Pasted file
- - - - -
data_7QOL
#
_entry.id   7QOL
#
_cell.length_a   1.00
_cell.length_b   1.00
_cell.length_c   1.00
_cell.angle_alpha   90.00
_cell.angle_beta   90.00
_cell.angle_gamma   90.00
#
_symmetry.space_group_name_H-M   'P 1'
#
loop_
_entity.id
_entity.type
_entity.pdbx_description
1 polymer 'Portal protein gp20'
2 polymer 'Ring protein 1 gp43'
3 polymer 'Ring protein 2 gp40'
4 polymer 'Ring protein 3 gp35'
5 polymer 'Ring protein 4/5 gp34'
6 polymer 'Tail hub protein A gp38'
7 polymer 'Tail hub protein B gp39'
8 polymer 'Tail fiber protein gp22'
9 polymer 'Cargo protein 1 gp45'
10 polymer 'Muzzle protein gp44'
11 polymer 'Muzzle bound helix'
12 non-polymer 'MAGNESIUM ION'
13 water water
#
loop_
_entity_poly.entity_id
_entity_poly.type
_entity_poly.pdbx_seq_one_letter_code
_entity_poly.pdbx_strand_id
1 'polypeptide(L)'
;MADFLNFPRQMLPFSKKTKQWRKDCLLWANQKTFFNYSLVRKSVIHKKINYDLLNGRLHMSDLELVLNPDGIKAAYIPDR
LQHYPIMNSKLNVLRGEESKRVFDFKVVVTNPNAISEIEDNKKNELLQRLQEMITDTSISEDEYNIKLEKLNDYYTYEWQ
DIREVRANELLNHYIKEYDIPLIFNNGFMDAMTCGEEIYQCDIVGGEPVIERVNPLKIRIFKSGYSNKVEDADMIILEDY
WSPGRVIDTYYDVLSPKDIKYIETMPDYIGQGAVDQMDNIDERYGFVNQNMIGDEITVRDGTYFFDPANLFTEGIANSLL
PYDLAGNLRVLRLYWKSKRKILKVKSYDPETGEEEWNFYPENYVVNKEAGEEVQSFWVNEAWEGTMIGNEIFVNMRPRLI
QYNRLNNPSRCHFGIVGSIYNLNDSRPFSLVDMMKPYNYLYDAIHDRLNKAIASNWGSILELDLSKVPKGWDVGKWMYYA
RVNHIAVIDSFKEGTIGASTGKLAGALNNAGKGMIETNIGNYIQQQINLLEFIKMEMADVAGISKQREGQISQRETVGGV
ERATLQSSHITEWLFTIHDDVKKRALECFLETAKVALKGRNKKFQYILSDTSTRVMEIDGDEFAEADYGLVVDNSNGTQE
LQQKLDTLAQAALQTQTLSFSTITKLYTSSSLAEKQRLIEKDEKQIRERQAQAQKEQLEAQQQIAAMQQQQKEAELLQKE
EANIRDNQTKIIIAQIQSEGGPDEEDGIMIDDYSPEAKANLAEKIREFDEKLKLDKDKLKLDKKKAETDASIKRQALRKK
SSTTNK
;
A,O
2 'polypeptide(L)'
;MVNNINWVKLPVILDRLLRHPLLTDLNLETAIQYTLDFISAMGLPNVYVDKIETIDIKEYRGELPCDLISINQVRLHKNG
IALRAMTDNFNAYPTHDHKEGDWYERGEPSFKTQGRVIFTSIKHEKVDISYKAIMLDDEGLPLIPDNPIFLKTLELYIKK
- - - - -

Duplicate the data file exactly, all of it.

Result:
data_7QOL
#
_entry.id   7QOL
#
_cell.length_a   1.00
_cell.length_b   1.00
_cell.length_c   1.00
_cell.angle_alpha   90.00
_cell.angle_beta   90.00
_cell.angle_gamma   90.00
#
_symmetry.space_group_name_H-M   'P 1'
#
loop_
_entity.id
_entity.type
_entity.pdbx_description
1 polymer 'Portal protein gp20'
2 polymer 'Ring protein 1 gp43'
3 polymer 'Ring protein 2 gp40'
4 polymer 'Ring protein 3 gp35'
5 polymer 'Ring protein 4/5 gp34'
6 polymer 'Tail hub protein A gp38'
7 polymer 'Tail hub protein B gp39'
8 polymer 'Tail fiber protein gp22'
9 polymer 'Cargo protein 1 gp45'
10 polymer 'Muzzle protein gp44'
11 polymer 'Muzzle bound helix'
12 non-polymer 'MAGNESIUM ION'
13 water water
#
loop_
_entity_poly.entity_id
_entity_poly.type
_entity_poly.pdbx_seq_one_letter_code
_entity_poly.pdbx_strand_id
1 'polypeptide(L)'
;MADFLNFPRQMLPFSKKTKQWRKDCLLWANQKTFFNYSLVRKSVIHKKINYDLLNGRLHMSDLELVLNPDGIKAAYIPDR
LQHYPIMNSKLNVLRGEESKRVFDFKVVVTNPNAISEIEDNKKNELLQRLQEMITDTSISEDEYNIKLEKLNDYYTYEWQ
DIREVRANELLNHYIKEYDIPLIFNNGFMDAMTCGEEIYQCDIVGGEPVIERVNPLKIRIFKSGYSNKVEDADMIILEDY
WSPGRVIDTYYDVLSPKDIKYIETMPDYIGQGAVDQMDNIDERYGFVNQNMIGDEITVRDGTYFFDPANLFTEGIANSLL
PYDLAGNLRVLRLYWKSKRKILKVKSYDPETGEEEWNFYPENYVVNKEAGEEVQSFWVNEAWEGTMIGNEIFVNMRPRLI
QYNRLNNPSRCHFGIVGSIYNLNDSRPFSLVDMMKPYNYLYDAIHDRLNKAIASNWGSILELDLSKVPKGWDVGKWMYYA
RVNHIAVIDSFKEGTIGASTGKLAGALNNAGKGMIETNIGNYIQQQINLLEFIKMEMADVAGISKQREGQISQRETVGGV
ERATLQSSHITEWLFTIHDDVKKRALECFLETAKVALKGRNKKFQYILSDTSTRVMEIDGDEFAEADYGLVVDNSNGTQE
LQQKLDTLAQAALQTQTLSFSTITKLYTSSSLAEKQRLIEKDEKQIRERQAQAQKEQLEAQQQIAAMQQQQKEAELLQKE
EANIRDNQTKIIIAQIQSEGGPDEEDGIMIDDYSPEAKANLAEKIREFDEKLKLDKDKLKLDKKKAETDASIKRQALRKK
SSTTNK
;
A,O
2 'polypeptide(L)'
;MVNNINWVKLPVILDRLLRHPLLTDLNLETAIQYTLDFISAMGLPNVYVDKIETIDIKEYRGELPCDLISINQVRLHKNG
IALRAMTDNFNAYPTHDHKEGDWYERGEPSFKTQGRVIFTSIKHEKVDISYKAIMLDDEGLPLIPDNPIFLKTLELYIKK